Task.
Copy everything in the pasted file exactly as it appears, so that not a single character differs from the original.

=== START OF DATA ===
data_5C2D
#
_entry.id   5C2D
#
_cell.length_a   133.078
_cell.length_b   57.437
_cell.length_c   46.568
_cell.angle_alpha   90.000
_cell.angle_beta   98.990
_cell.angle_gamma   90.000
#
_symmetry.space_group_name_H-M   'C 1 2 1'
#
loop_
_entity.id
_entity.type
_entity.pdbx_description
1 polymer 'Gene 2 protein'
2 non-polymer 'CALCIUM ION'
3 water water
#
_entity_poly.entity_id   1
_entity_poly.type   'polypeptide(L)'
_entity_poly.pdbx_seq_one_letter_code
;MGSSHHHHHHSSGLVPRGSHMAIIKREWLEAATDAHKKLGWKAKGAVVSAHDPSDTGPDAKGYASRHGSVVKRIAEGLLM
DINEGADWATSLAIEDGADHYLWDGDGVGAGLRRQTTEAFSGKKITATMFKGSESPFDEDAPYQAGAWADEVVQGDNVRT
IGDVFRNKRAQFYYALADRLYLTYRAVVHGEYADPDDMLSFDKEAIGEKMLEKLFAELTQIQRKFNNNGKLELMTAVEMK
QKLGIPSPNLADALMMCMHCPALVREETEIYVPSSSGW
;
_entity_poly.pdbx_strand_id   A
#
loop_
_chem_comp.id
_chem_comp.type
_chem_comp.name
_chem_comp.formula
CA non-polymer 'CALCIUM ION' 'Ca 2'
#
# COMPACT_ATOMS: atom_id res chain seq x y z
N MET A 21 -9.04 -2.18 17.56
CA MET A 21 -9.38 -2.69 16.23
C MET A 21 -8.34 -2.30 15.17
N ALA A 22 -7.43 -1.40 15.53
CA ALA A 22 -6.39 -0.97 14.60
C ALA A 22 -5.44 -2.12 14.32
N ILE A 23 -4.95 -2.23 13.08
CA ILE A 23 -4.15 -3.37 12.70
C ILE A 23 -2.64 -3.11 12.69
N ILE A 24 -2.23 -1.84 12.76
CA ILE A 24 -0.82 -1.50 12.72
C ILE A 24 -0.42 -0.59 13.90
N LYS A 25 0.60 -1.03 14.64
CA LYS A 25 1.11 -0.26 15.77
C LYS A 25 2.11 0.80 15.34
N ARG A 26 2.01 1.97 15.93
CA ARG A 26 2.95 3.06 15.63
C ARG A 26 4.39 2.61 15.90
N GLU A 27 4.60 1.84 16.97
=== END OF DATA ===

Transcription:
data_5C2D
#
_entry.id   5C2D
#
_cell.length_a   133.078
_cell.length_b   57.437
_cell.length_c   46.568
_cell.angle_alpha   90.000
_cell.angle_beta   98.990
_cell.angle_gamma   90.000
#
_symmetry.space_group_name_H-M   'C 1 2 1'
#
loop_
_entity.id
_entity.type
_entity.pdbx_description
1 polymer 'Gene 2 protein'
2 non-polymer 'CALCIUM ION'
3 water water
#
_entity_poly.entity_id   1
_entity_poly.type   'polypeptide(L)'
_entity_poly.pdbx_seq_one_letter_code
;MGSSHHHHHHSSGLVPRGSHMAIIKREWLEAATDAHKKLGWKAKGAVVSAHDPSDTGPDAKGYASRHGSVVKRIAEGLLM
DINEGADWATSLAIEDGADHYLWDGDGVGAGLRRQTTEAFSGKKITATMFKGSESPFDEDAPYQAGAWADEVVQGDNVRT
IGDVFRNKRAQFYYALADRLYLTYRAVVHGEYADPDDMLSFDKEAIGEKMLEKLFAELTQIQRKFNNNGKLELMTAVEMK
QKLGIPSPNLADALMMCMHCPALVREETEIYVPSSSGW
;
_entity_poly.pdbx_strand_id   A
#
loop_
_chem_comp.id
_chem_comp.type
_chem_comp.name
_chem_comp.formula
CA non-polymer 'CALCIUM ION' 'Ca 2'
#
# COMPACT_ATOMS: atom_id res chain seq x y z
N MET A 21 -9.04 -2.18 17.56
CA MET A 21 -9.38 -2.69 16.23
C MET A 21 -8.34 -2.30 15.17
N ALA A 22 -7.43 -1.40 15.53
CA ALA A 22 -6.39 -0.97 14.60
C ALA A 22 -5.44 -2.12 14.32
N ILE A 23 -4.95 -2.23 13.08
CA ILE A 23 -4.15 -3.37 12.70
C ILE A 23 -2.64 -3.11 12.69
N ILE A 24 -2.23 -1.84 12.76
CA ILE A 24 -0.82 -1.50 12.72
C ILE A 24 -0.42 -0.59 13.90
N LYS A 25 0.60 -1.03 14.64
CA LYS A 25 1.11 -0.26 15.77
C LYS A 25 2.11 0.80 15.34
N ARG A 26 2.01 1.97 15.93
CA ARG A 26 2.95 3.06 15.63
C ARG A 26 4.39 2.61 15.90
N GLU A 27 4.60 1.84 16.97